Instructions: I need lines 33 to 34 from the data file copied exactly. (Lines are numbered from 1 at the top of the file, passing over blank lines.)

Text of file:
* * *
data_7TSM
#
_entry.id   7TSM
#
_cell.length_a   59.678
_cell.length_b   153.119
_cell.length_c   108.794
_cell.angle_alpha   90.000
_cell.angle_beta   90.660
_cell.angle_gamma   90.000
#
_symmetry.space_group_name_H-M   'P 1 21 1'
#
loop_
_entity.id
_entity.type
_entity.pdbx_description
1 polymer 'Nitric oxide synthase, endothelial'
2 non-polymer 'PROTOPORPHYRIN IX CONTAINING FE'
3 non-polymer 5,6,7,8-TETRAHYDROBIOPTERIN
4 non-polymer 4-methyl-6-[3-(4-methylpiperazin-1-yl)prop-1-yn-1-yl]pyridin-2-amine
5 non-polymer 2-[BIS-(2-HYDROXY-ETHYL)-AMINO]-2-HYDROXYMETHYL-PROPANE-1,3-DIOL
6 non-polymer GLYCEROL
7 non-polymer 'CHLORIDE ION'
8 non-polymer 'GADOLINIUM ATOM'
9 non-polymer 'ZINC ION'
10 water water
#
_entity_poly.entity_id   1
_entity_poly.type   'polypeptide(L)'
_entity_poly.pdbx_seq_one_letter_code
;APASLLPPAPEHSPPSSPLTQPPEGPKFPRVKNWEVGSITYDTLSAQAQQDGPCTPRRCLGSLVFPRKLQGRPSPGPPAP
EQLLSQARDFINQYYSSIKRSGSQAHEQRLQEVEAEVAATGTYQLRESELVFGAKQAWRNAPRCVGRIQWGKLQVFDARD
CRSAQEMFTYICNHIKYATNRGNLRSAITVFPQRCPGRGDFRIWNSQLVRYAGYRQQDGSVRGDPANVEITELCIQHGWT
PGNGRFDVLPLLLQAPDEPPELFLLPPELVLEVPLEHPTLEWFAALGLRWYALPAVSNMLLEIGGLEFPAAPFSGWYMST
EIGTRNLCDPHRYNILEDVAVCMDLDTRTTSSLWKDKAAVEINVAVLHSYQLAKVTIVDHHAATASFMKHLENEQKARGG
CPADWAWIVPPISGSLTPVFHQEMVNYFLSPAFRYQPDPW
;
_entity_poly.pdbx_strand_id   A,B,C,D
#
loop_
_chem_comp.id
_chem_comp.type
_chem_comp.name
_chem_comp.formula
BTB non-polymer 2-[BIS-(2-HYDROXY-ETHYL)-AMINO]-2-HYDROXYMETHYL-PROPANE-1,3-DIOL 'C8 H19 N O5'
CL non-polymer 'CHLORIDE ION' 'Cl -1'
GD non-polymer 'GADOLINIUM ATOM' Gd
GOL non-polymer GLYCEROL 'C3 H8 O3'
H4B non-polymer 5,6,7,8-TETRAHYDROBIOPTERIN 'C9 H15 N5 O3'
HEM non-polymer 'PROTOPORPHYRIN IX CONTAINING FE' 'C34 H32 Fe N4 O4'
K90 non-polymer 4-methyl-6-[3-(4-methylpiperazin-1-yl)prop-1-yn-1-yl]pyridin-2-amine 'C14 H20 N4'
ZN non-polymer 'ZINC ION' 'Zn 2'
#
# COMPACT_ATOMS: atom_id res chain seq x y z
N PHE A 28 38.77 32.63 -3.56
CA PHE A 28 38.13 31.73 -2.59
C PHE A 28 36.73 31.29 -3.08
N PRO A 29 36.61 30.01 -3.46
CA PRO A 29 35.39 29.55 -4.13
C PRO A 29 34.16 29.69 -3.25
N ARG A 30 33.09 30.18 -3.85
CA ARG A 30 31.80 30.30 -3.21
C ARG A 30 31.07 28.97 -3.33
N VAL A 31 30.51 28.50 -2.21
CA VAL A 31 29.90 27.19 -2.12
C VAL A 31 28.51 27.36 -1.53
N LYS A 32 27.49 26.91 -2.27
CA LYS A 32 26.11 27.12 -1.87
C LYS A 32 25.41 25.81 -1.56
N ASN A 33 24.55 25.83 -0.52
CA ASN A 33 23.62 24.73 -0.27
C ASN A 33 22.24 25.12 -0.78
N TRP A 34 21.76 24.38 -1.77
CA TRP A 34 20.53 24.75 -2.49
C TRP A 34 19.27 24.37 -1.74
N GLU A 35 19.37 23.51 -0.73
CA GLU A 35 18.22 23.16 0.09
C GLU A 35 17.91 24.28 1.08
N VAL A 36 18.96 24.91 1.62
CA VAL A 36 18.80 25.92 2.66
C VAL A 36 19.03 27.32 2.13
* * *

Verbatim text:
EQLLSQARDFINQYYSSIKRSGSQAHEQRLQEVEAEVAATGTYQLRESELVFGAKQAWRNAPRCVGRIQWGKLQVFDARD
CRSAQEMFTYICNHIKYATNRGNLRSAITVFPQRCPGRGDFRIWNSQLVRYAGYRQQDGSVRGDPANVEITELCIQHGWT